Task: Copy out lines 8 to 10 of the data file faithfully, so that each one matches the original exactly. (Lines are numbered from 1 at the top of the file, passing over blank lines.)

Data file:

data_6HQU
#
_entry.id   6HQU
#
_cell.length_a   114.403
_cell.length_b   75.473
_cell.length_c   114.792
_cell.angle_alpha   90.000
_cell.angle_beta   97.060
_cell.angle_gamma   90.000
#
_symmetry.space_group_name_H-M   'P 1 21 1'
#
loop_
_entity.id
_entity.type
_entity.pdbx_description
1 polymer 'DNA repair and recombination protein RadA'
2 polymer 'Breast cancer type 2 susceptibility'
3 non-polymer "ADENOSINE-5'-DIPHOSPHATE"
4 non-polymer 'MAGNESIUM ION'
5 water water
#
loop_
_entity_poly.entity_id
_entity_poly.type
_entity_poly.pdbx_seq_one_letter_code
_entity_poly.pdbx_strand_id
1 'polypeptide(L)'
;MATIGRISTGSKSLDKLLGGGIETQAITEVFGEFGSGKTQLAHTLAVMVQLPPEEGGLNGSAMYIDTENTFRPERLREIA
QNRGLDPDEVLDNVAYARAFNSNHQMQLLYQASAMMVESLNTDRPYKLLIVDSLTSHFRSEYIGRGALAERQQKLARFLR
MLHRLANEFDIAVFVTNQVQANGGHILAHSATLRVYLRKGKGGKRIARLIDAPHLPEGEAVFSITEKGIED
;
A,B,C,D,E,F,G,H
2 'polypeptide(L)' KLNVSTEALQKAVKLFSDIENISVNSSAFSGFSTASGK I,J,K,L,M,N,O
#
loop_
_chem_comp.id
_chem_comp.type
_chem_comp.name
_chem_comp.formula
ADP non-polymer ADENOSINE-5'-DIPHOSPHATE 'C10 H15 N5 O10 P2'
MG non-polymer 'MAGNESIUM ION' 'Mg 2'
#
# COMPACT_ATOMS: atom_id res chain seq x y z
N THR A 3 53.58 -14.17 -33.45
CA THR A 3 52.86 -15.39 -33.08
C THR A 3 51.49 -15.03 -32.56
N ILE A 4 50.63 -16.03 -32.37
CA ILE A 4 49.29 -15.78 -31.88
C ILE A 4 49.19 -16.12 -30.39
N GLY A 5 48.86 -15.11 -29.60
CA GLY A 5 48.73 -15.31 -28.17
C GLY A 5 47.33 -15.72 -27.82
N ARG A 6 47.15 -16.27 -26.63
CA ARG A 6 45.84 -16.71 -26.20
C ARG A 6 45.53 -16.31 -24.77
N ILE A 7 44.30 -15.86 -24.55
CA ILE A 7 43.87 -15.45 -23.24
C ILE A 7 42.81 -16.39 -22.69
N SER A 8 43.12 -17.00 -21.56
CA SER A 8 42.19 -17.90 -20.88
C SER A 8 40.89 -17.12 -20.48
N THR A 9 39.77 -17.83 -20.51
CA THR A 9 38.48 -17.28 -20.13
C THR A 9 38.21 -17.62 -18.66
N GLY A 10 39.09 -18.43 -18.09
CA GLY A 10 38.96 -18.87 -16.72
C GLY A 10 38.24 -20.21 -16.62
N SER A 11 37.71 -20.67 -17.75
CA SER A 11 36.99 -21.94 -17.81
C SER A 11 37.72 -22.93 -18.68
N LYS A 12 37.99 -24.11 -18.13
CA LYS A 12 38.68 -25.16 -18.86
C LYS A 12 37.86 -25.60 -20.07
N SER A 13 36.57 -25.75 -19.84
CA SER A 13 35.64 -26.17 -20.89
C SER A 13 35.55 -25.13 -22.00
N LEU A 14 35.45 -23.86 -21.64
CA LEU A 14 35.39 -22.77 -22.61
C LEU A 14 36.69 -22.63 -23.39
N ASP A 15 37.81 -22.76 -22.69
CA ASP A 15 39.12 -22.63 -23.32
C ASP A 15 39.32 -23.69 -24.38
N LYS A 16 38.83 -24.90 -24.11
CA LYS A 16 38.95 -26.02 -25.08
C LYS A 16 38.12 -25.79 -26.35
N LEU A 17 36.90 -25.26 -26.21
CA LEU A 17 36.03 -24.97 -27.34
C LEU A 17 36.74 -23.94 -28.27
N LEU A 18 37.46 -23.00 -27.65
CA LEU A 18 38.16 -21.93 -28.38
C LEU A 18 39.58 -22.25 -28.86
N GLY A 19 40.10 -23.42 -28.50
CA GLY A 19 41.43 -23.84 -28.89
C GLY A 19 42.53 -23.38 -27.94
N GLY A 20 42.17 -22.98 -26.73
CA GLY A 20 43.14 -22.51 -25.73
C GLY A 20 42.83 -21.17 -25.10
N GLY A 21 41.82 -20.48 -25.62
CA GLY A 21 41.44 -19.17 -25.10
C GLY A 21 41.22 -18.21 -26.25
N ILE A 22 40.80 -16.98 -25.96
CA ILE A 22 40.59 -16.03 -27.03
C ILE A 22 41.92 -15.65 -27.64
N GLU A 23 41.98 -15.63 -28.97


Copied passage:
_cell.angle_alpha   90.000
_cell.angle_beta   97.060
_cell.angle_gamma   90.000